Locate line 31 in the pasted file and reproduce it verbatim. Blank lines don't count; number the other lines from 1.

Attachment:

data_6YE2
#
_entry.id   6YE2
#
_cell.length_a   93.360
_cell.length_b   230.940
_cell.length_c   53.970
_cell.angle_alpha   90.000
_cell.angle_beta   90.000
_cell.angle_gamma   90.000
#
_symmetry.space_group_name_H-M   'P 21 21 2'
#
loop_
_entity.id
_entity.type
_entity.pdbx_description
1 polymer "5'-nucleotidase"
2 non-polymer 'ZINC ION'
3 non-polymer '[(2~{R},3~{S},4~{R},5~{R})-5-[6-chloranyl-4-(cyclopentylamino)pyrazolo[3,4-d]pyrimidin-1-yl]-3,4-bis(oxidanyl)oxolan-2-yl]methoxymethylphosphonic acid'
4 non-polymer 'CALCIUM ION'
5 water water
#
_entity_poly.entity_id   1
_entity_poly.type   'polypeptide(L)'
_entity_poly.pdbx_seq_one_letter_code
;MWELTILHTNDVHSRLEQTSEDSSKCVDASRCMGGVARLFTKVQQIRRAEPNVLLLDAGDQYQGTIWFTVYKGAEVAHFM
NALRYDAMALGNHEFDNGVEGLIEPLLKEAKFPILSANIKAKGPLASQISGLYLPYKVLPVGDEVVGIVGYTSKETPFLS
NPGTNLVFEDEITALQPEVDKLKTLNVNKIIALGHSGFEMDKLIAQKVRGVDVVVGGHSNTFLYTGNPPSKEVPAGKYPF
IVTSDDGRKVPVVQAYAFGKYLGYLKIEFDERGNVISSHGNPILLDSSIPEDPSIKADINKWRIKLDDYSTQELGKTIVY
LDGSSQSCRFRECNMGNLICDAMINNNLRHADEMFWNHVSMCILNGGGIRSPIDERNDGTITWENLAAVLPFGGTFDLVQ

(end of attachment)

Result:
LDGSSQSCRFRECNMGNLICDAMINNNLRHADEMFWNHVSMCILNGGGIRSPIDERNDGTITWENLAAVLPFGGTFDLVQ